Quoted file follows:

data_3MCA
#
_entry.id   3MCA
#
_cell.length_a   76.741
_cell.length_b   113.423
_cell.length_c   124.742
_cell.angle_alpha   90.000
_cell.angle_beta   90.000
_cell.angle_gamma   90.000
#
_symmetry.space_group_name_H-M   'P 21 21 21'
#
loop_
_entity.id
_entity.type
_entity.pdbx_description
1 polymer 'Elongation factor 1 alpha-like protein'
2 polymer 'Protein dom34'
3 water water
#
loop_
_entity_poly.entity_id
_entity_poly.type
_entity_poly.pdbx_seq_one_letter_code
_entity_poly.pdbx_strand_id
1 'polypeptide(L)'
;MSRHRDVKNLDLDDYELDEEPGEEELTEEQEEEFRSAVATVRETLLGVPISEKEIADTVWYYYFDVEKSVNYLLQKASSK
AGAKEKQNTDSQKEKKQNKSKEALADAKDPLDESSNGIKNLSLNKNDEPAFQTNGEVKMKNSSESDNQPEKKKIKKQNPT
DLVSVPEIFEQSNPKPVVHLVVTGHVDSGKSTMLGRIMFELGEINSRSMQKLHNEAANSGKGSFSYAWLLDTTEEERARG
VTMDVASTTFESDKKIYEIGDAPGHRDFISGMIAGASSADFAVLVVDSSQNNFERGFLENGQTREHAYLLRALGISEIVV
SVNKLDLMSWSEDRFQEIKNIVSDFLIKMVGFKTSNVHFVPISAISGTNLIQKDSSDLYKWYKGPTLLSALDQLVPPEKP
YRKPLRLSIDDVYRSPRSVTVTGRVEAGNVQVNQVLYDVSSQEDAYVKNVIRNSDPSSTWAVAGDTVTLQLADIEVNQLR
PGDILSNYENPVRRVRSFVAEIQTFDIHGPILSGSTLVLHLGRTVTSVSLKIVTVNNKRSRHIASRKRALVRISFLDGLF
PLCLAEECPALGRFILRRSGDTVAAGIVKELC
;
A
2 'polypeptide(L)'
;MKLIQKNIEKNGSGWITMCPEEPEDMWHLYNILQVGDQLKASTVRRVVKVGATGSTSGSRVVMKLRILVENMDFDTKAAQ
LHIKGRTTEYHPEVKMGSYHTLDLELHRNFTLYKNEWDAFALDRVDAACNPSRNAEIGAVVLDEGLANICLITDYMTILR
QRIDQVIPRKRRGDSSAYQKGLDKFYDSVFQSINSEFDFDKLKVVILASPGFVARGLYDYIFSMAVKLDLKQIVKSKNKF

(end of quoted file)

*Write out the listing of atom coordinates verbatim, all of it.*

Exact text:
data_3MCA
#
_entry.id   3MCA
#
_cell.length_a   76.741
_cell.length_b   113.423
_cell.length_c   124.742
_cell.angle_alpha   90.000
_cell.angle_beta   90.000
_cell.angle_gamma   90.000
#
_symmetry.space_group_name_H-M   'P 21 21 21'
#
loop_
_entity.id
_entity.type
_entity.pdbx_description
1 polymer 'Elongation factor 1 alpha-like protein'
2 polymer 'Protein dom34'
3 water water
#
loop_
_entity_poly.entity_id
_entity_poly.type
_entity_poly.pdbx_seq_one_letter_code
_entity_poly.pdbx_strand_id
1 'polypeptide(L)'
;MSRHRDVKNLDLDDYELDEEPGEEELTEEQEEEFRSAVATVRETLLGVPISEKEIADTVWYYYFDVEKSVNYLLQKASSK
AGAKEKQNTDSQKEKKQNKSKEALADAKDPLDESSNGIKNLSLNKNDEPAFQTNGEVKMKNSSESDNQPEKKKIKKQNPT
DLVSVPEIFEQSNPKPVVHLVVTGHVDSGKSTMLGRIMFELGEINSRSMQKLHNEAANSGKGSFSYAWLLDTTEEERARG
VTMDVASTTFESDKKIYEIGDAPGHRDFISGMIAGASSADFAVLVVDSSQNNFERGFLENGQTREHAYLLRALGISEIVV
SVNKLDLMSWSEDRFQEIKNIVSDFLIKMVGFKTSNVHFVPISAISGTNLIQKDSSDLYKWYKGPTLLSALDQLVPPEKP
YRKPLRLSIDDVYRSPRSVTVTGRVEAGNVQVNQVLYDVSSQEDAYVKNVIRNSDPSSTWAVAGDTVTLQLADIEVNQLR
PGDILSNYENPVRRVRSFVAEIQTFDIHGPILSGSTLVLHLGRTVTSVSLKIVTVNNKRSRHIASRKRALVRISFLDGLF
PLCLAEECPALGRFILRRSGDTVAAGIVKELC
;
A
2 'polypeptide(L)'
;MKLIQKNIEKNGSGWITMCPEEPEDMWHLYNILQVGDQLKASTVRRVVKVGATGSTSGSRVVMKLRILVENMDFDTKAAQ
LHIKGRTTEYHPEVKMGSYHTLDLELHRNFTLYKNEWDAFALDRVDAACNPSRNAEIGAVVLDEGLANICLITDYMTILR
QRIDQVIPRKRRGDSSAYQKGLDKFYDSVFQSINSEFDFDKLKVVILASPGFVARGLYDYIFSMAVKLDLKQIVKSKNKF